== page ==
Novels on Korean History?

Dear Korean,

I would really enjoy reading something that encompasses the entire history of Korea in novel form, just as “The Covenant” by Michener does for South Africa. Does such a book exist?


There are two difficulties with finding a novel that encompasses Korean history. First, Korean history is just too long, arguably stretching all the way back to 2333 B.C.E. if you believe in the Dangun myth. There may be epic novels that cover, say, a 50-year period, but the Korean is not aware of any novel that covers the entirety of Korean history. Second, even if there was such a novel, it would be tough to find it translated into English. This is too bad, because much of Korean fiction draws from various periods in Korean history. For example, recently the best selling novel in Korea was Song of the Sword [칼의 노래] by Kim Hoon, which was written from the perspective of the heroic Admiral Yi Sun-Shin who lived in the 16th century. If you prefer to go even farther back, there is Goguryeo [고구려], a very recent novel by Kim Jin-Myeong that covers Korean kings of the 4th century. It is a pity that these novels are not more widely available to the worldwide readership.

Try as he might, the Korean's first thought was Land by Park Kyong-Ni. It covers Korea in the early 20th century, which is probably more relevant to those who are interested in understanding contemporary Korea. It is also one of the few Korean epic novels that were translated into English. But unfortunately, Land is made up of five parts, and only part 1 is translated -- and part 1 alone is more than a thousand pages. Apparently there are plans to translate the remaining parts, but no one knows just exactly when the entire novel will be translated. (The Korean is not holding his breath -- it took Park 25 years to finish the novel.)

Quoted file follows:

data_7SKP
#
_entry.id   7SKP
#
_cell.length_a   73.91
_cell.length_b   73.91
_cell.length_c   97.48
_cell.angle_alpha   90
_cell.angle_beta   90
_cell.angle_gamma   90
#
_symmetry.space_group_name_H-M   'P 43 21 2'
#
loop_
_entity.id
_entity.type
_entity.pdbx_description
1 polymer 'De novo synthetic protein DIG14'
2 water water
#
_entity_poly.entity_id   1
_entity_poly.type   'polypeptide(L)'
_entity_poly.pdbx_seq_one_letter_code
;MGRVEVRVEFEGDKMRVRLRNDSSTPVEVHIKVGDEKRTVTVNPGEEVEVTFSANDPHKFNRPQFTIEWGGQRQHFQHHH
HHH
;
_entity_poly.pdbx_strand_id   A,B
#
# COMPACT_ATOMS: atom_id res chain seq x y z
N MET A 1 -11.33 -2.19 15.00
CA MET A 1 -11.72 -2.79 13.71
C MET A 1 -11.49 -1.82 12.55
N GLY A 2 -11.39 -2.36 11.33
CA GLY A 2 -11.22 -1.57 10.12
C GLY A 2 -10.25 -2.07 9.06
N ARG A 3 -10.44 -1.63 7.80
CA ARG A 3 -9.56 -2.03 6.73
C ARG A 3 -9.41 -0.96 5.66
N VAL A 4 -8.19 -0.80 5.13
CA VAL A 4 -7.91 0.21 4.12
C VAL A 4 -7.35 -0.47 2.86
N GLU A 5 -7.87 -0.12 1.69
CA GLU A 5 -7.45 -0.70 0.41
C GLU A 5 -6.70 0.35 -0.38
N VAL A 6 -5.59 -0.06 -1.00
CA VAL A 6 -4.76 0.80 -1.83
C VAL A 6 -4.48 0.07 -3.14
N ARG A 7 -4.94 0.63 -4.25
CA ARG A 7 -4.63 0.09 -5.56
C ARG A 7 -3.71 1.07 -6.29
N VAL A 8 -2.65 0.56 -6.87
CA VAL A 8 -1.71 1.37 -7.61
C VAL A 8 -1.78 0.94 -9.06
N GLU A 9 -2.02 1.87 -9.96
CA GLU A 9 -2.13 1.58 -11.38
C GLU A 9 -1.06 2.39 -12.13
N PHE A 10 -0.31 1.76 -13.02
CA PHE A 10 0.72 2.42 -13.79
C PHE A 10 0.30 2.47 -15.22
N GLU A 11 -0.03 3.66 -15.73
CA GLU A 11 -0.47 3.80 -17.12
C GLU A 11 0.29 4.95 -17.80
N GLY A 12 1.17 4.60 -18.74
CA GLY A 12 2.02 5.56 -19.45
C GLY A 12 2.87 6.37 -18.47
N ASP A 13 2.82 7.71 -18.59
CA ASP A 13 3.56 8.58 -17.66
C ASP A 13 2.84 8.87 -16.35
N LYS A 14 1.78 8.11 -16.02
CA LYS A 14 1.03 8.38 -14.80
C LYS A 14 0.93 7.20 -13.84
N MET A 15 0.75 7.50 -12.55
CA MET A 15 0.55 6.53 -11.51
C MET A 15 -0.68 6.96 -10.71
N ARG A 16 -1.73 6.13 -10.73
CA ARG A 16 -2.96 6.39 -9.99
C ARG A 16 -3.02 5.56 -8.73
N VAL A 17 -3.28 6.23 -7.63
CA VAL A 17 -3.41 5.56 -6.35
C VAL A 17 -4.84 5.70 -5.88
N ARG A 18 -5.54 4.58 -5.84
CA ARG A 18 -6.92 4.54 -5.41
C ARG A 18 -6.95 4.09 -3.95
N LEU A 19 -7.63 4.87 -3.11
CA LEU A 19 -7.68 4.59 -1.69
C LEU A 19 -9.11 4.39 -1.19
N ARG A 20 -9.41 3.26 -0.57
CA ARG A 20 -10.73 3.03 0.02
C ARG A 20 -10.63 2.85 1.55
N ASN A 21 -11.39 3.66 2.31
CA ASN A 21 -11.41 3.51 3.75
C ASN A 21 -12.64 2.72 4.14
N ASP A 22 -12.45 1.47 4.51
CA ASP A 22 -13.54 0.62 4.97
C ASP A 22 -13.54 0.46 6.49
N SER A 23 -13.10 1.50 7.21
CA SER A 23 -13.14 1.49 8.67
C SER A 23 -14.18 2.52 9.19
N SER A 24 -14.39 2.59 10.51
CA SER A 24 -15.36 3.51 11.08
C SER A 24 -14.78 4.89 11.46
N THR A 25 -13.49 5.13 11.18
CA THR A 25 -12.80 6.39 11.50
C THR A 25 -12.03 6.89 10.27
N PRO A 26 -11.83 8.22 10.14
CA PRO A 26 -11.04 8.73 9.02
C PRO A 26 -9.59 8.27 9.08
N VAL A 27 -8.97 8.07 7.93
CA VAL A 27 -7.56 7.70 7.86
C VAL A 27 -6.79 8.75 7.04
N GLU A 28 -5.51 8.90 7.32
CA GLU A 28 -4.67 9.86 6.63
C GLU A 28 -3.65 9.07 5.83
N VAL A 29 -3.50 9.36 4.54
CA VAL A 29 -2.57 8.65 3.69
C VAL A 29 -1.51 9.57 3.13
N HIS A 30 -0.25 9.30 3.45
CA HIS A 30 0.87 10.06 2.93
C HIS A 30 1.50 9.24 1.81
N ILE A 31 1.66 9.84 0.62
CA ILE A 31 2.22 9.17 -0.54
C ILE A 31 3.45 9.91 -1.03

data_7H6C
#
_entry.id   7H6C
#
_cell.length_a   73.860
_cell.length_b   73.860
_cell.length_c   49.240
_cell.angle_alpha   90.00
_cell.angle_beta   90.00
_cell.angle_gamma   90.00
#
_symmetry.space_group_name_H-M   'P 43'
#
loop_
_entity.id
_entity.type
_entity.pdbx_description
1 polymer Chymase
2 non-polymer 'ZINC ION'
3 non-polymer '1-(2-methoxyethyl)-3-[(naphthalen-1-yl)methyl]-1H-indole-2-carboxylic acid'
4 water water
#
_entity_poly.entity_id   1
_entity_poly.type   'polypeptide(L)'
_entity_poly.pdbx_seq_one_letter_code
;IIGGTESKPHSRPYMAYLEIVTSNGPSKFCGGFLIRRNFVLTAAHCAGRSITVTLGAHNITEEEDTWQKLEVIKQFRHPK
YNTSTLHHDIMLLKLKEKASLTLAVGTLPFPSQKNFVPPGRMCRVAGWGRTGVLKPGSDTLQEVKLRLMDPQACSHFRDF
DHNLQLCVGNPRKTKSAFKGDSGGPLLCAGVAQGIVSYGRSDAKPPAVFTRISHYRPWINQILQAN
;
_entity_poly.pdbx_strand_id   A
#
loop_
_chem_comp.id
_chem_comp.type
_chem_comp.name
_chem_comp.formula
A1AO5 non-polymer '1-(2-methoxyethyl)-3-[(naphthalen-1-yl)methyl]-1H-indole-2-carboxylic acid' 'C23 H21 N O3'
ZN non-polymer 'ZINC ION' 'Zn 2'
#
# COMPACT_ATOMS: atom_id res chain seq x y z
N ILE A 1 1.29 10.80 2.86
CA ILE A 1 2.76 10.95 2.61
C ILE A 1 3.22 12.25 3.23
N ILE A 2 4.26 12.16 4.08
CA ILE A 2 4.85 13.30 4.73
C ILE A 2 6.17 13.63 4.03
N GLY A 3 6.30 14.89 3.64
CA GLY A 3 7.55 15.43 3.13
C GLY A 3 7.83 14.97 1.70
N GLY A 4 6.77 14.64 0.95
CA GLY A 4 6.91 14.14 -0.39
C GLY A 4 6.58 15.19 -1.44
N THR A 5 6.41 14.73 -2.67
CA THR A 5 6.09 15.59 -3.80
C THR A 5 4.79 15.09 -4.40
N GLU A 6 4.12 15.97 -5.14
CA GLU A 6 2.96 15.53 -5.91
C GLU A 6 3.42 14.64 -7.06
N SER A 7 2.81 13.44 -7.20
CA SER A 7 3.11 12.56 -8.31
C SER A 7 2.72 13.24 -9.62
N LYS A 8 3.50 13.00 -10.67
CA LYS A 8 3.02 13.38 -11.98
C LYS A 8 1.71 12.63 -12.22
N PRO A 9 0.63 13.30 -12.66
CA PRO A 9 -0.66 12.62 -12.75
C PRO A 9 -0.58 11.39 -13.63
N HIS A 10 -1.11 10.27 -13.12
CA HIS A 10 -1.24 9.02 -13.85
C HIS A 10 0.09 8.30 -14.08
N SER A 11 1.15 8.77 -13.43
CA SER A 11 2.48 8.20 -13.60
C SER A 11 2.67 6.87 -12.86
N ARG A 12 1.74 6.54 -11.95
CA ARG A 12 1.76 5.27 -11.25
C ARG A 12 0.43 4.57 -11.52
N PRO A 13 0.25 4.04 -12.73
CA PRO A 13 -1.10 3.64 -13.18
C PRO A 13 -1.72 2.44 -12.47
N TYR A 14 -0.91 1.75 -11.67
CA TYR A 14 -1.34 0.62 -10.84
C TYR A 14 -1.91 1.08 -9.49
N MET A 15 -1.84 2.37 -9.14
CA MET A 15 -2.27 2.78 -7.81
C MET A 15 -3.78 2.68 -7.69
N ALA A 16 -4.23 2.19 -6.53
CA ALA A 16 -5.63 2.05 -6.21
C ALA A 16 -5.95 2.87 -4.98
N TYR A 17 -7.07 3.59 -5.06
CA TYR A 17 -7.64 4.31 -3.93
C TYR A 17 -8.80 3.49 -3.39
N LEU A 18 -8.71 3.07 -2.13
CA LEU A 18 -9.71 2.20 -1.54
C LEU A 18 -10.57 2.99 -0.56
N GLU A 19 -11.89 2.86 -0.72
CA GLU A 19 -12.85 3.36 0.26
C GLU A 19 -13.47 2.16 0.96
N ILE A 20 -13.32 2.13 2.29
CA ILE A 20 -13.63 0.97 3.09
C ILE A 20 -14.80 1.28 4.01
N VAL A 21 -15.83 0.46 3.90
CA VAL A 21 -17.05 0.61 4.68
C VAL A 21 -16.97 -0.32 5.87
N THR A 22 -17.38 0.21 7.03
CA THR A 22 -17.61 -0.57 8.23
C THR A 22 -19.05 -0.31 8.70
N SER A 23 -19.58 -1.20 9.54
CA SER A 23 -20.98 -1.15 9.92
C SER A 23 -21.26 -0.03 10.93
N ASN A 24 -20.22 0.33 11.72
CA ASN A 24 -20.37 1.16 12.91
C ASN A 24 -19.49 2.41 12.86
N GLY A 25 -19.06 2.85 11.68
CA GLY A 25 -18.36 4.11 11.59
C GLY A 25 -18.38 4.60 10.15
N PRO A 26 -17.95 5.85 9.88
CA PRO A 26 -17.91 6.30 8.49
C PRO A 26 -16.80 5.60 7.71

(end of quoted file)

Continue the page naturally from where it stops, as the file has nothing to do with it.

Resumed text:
Yup. This is just Part 1. There are four more parts not translated yet.
Therefore, the Korean turned to the ultimate authority on this one: Professor Charles Montgomery of Dongguk University, who is the proprietor of the blog, Korean Modern Literature in Translation. How would we trace the history of Korea in translated novels? Below is the response from Prof. Montgomery:
I’d do it in a series of books.

The first book that springs to mind is “Three Generations” by Yeom Sang-seop. It doesn’t cover all of Korean history, but does a good job of a really critical time -- i.e. the 20s and 30s. By invoking the three generations, it actually covers a bit more historical territory. After that I would perhaps read Cho Se-hui’s “The Dwarf” and Yang Kwi-ja’s “A Distant and Beautiful Place” These books would get you adequately through the 80s or so. Then on to Ch’oe Yun’s “There a Petal Silently Falls”, which is at least brief-ish.

To cover Korean War (actually one of my least favorite topics, as the literature is rightfully, but horribly monochromatic) I might also add “Who Ate Up All the Shinga” by Park Wan-Suh. Then “I Have The Right to Destroy Myself" by Kim Young-Ha would get us up into Apgujeong and rampant materialism in contemporary Korea.
Sounds like an excellent reading plan. Readers, do you have any Korean historical novels that you like? (Please don't talk about historical dramas, the Korean begs of you.)

Got a question or a comment for the Korean? Email away at